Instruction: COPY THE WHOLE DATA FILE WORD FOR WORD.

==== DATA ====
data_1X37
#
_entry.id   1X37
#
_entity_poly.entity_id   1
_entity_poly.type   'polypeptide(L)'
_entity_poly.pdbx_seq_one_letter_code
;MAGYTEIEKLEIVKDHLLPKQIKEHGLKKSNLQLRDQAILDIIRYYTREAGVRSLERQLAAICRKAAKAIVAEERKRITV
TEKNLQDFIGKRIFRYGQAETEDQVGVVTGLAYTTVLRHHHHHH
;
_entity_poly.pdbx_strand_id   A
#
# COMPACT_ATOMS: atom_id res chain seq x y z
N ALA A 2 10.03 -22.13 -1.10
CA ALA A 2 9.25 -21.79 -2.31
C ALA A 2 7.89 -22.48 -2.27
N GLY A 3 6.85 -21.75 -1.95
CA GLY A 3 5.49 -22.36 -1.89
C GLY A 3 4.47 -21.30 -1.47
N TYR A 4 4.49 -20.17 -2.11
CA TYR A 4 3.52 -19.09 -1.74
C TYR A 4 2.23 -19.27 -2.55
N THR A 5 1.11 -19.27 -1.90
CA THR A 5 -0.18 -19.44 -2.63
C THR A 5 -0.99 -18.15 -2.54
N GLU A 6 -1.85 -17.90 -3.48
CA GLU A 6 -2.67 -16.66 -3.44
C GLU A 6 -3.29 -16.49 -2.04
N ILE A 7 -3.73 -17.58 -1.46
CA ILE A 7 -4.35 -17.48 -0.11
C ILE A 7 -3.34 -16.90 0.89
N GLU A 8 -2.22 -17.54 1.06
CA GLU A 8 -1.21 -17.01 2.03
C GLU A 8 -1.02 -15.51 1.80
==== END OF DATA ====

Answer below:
data_1X37
#
_entry.id   1X37
#
_entity_poly.entity_id   1
_entity_poly.type   'polypeptide(L)'
_entity_poly.pdbx_seq_one_letter_code
;MAGYTEIEKLEIVKDHLLPKQIKEHGLKKSNLQLRDQAILDIIRYYTREAGVRSLERQLAAICRKAAKAIVAEERKRITV
TEKNLQDFIGKRIFRYGQAETEDQVGVVTGLAYTTVLRHHHHHH
;
_entity_poly.pdbx_strand_id   A
#
# COMPACT_ATOMS: atom_id res chain seq x y z
N ALA A 2 10.03 -22.13 -1.10
CA ALA A 2 9.25 -21.79 -2.31
C ALA A 2 7.89 -22.48 -2.27
N GLY A 3 6.85 -21.75 -1.95
CA GLY A 3 5.49 -22.36 -1.89
C GLY A 3 4.47 -21.30 -1.47
N TYR A 4 4.49 -20.17 -2.11
CA TYR A 4 3.52 -19.09 -1.74
C TYR A 4 2.23 -19.27 -2.55
N THR A 5 1.11 -19.27 -1.90
CA THR A 5 -0.18 -19.44 -2.63
C THR A 5 -0.99 -18.15 -2.54
N GLU A 6 -1.85 -17.90 -3.48
CA GLU A 6 -2.67 -16.66 -3.44
C GLU A 6 -3.29 -16.49 -2.04
N ILE A 7 -3.73 -17.58 -1.46
CA ILE A 7 -4.35 -17.48 -0.11
C ILE A 7 -3.34 -16.90 0.89
N GLU A 8 -2.22 -17.54 1.06
CA GLU A 8 -1.21 -17.01 2.03
C GLU A 8 -1.02 -15.51 1.80